Can this array thinkscript be simplified?

Zac

New member
Looking at the source for the Ichimoku cloud (built in study), I found this:
Ruby:
``Highest(high[kijun_period], 2 * kijun_period)``

Is this equivalent to:
Ruby:
``Highest(high, 2 * kijun_period)``
?

Solution
no, they are different

high , or high[0]
get the high from the current bar
offset is 0

i'm going to assign a value of 10 to help explain it. the [ ] number is an offset.
def kijun_period = 10;
high[kijun_period]
( same as high[10] )
when [ ] are used, it means go to another bar and read a value.
it is saying, go back 10 bars and read the value of high.

highest( high , 20 )
or highest( high[0] , 20 )
this means to start at the current bar then look back 20 bars and find the highest high

highest( high[10] , 20 )
by adding an offset to the price variable, it changes the starting point of where highest looks. instead of the current bar, some other bar.
high[10] means go back 10 bars, THEN look back 20 bars, from that bar, to find the...
no, they are different

high , or high[0]
get the high from the current bar
offset is 0

i'm going to assign a value of 10 to help explain it. the [ ] number is an offset.
def kijun_period = 10;
high[kijun_period]
( same as high[10] )
when [ ] are used, it means go to another bar and read a value.
it is saying, go back 10 bars and read the value of high.

highest( high , 20 )
or highest( high[0] , 20 )
this means to start at the current bar then look back 20 bars and find the highest high

highest( high[10] , 20 )
by adding an offset to the price variable, it changes the starting point of where highest looks. instead of the current bar, some other bar.
high[10] means go back 10 bars, THEN look back 20 bars, from that bar, to find the highest high.

Thanks for the detailed explanation. So is the original expression equivalent to:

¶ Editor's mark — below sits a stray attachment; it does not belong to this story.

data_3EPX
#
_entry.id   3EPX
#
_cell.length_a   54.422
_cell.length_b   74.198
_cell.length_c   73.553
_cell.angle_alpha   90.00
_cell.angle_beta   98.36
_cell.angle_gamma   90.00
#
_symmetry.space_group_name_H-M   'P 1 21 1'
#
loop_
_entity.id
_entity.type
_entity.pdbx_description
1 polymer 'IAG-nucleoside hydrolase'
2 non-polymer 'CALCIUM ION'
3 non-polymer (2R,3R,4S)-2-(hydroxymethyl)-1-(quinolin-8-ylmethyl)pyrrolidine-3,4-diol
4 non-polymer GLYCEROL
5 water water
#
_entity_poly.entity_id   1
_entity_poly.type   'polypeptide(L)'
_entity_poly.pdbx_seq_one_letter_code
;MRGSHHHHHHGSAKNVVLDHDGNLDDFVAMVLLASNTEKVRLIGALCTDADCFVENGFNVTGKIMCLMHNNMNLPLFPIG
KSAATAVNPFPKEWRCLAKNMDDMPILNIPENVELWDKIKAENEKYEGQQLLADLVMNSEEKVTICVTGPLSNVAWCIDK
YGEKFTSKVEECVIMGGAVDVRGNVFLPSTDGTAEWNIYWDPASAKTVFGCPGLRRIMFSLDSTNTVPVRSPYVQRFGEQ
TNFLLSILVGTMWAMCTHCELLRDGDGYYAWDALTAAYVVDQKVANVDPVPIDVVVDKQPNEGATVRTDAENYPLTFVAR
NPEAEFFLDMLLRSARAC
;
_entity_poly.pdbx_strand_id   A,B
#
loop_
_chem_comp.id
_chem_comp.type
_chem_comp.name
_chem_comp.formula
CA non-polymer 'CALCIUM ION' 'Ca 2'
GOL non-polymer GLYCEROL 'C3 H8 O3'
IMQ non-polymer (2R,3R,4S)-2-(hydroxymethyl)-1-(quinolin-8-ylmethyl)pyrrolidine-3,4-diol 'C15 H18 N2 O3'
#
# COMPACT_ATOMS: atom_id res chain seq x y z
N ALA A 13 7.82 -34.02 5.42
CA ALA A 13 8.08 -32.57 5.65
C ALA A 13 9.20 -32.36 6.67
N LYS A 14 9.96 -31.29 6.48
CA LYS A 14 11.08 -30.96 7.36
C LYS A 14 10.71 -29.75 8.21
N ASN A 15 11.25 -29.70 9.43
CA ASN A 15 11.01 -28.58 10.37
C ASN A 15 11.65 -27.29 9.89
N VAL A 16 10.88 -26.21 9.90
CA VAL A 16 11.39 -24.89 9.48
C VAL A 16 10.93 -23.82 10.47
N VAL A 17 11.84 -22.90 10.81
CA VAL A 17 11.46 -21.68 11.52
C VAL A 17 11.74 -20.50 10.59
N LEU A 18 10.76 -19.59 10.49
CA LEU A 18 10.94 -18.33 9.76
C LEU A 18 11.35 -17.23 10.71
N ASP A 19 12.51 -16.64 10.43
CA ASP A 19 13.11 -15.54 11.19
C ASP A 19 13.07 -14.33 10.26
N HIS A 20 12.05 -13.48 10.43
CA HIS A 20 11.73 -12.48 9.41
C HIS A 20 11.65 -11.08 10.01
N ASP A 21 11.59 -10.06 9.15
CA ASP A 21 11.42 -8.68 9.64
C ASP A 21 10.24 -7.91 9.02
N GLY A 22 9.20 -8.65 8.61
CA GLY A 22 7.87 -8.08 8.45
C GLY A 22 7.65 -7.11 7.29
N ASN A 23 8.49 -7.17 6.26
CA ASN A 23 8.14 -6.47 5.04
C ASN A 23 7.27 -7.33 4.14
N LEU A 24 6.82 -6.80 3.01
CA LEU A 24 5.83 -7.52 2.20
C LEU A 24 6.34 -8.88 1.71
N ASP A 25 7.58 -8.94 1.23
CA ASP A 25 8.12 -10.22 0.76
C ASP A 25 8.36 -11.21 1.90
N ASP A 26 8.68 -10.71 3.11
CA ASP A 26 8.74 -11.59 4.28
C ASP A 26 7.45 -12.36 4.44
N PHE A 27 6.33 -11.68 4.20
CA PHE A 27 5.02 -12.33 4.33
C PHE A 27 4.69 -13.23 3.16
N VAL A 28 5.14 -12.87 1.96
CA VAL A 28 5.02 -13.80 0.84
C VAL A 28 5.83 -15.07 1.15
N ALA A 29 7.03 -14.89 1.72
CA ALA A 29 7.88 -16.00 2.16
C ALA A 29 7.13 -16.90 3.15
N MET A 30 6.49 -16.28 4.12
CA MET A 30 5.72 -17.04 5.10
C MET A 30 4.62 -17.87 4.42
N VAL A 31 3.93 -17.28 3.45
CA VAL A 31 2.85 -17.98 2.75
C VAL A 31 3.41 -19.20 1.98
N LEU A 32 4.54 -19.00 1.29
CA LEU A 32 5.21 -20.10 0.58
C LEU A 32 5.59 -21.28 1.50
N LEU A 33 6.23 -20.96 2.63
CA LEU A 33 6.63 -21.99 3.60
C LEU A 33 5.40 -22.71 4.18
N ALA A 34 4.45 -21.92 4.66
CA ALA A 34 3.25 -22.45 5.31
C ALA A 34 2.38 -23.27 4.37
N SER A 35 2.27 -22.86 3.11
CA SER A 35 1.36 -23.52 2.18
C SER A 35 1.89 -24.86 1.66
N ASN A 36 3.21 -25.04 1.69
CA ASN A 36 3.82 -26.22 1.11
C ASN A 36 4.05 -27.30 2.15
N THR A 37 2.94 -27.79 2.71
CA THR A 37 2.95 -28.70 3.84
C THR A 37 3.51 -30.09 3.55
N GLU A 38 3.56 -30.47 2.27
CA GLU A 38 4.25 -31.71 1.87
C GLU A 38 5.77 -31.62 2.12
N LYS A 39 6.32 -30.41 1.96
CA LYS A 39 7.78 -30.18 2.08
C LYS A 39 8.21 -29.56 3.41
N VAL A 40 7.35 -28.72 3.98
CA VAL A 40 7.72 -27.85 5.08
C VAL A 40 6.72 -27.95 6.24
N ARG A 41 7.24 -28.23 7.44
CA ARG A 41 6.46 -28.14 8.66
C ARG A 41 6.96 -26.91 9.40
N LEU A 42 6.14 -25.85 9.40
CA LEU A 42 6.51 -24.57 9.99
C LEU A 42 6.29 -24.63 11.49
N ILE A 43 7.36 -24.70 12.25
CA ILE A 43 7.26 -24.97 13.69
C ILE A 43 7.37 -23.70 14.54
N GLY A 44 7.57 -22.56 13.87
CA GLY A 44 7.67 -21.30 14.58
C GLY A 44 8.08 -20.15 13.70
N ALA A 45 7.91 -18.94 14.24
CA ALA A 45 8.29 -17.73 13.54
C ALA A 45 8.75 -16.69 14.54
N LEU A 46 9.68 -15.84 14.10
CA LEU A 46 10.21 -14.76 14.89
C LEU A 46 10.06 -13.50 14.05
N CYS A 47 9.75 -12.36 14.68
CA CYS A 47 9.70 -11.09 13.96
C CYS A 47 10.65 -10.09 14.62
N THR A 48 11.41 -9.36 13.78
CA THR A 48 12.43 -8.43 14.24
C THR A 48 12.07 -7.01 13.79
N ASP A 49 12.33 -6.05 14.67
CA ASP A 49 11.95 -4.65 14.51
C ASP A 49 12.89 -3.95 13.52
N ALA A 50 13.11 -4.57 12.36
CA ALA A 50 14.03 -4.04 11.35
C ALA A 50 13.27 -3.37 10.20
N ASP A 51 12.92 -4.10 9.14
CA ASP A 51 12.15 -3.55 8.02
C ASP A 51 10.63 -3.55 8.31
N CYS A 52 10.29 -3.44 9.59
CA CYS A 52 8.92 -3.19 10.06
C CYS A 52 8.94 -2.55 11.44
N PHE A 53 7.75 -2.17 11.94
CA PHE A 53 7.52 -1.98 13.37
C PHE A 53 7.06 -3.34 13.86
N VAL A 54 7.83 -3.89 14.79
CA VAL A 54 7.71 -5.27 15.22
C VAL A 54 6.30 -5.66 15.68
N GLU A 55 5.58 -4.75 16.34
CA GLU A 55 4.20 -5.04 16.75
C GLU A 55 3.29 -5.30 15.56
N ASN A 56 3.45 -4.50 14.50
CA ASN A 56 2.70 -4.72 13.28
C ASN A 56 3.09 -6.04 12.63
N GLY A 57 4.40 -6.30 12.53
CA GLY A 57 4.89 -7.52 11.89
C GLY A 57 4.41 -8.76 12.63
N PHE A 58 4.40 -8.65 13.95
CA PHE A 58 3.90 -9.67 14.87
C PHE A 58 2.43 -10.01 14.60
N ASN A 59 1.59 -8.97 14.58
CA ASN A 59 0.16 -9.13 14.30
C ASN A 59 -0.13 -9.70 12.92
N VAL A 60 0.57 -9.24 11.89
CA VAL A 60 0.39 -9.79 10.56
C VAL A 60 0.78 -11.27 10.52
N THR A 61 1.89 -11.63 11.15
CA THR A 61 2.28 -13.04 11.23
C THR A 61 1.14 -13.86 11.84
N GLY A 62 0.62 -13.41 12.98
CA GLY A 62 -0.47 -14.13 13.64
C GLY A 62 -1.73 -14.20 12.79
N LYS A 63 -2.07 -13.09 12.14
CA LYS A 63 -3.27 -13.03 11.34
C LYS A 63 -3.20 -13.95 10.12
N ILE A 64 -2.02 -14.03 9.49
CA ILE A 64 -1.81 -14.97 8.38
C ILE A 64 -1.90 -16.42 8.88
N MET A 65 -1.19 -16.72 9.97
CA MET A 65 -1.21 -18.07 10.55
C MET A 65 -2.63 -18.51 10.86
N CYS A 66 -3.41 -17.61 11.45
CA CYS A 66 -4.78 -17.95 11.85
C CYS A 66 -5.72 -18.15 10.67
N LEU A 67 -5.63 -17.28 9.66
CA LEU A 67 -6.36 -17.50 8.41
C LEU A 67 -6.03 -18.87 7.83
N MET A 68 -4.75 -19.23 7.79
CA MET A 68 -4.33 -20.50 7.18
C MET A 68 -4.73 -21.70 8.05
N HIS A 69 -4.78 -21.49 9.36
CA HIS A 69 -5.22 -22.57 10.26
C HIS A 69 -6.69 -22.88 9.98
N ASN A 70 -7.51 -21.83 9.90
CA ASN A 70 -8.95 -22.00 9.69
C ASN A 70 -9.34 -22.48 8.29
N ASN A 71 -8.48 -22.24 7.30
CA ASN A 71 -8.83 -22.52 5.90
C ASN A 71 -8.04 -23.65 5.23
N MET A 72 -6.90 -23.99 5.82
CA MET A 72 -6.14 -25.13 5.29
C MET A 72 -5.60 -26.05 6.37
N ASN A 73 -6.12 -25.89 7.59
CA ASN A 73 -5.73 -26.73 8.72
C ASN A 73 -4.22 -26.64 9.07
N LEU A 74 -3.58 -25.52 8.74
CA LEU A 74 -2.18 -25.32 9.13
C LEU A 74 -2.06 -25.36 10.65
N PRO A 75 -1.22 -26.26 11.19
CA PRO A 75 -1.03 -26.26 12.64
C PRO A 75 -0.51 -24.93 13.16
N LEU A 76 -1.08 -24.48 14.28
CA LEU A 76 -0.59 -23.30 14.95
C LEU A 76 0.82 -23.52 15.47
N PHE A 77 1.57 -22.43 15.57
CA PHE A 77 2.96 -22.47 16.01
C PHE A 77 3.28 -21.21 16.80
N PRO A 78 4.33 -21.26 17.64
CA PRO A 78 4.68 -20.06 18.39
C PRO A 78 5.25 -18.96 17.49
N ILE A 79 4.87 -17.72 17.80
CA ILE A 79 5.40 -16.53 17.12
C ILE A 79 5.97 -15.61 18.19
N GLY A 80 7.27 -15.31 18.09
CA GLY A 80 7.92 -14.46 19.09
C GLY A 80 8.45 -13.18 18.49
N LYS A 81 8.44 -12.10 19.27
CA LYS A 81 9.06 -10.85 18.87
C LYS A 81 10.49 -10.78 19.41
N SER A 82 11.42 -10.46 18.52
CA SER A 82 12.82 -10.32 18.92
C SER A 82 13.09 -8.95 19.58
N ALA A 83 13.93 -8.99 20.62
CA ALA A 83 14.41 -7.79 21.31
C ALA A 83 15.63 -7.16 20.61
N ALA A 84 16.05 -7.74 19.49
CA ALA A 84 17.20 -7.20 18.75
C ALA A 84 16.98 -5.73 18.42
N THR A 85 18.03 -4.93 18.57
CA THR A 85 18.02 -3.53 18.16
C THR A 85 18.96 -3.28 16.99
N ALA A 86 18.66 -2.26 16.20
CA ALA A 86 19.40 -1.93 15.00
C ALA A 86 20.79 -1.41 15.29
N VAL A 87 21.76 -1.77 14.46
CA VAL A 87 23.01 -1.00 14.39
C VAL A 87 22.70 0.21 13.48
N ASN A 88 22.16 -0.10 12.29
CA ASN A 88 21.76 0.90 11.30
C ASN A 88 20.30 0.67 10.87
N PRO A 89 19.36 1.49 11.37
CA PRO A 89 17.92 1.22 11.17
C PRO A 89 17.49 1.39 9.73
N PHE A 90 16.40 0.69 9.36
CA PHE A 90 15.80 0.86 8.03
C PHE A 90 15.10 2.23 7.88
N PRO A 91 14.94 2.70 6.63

Code:
``Highest(high, 2 * kijun_period)[kijun_period]``

Thanks for the detailed explanation. So is the original expression equivalent to:
Code:
``Highest(high, 2 * kijun_period)[kijun_period]``

yes, they are the same.

Ruby:
``````#
# good question.
# if i don't know what a formula is doing, i create some test formulas and display their values on the chart, in bubbles.

# simplify and rewrite the formulas, by replacing long variable names.

def bn = barnumber();
def x = 2;
def t1 = Highest( high[x] , 2 * x )[0];
def t2 = Highest( high[0] , 2 * x )[x];

# create a bubble to display the variable values on the chart.
#   i tend to adjust the vertical placement of objects, so they aren't touching the candles.
#   i use  "\n"  to force data after it, to be on a new line.

bn + "  bar#\n" +
high + "  H\n" +
t1 + "  Hi[x]\n" +
t2 + " est[x]"
, color.yellow, no);
#``````

test bubbles. they show the same values, for 2 different formulas

here are a couple of visuals that might help.
wether you start with an offset on a variable, or do an offset on the function, you end up covering the same range of bars.

test1 - high offset

test2 - highest offset

Not the exact question you're looking for?

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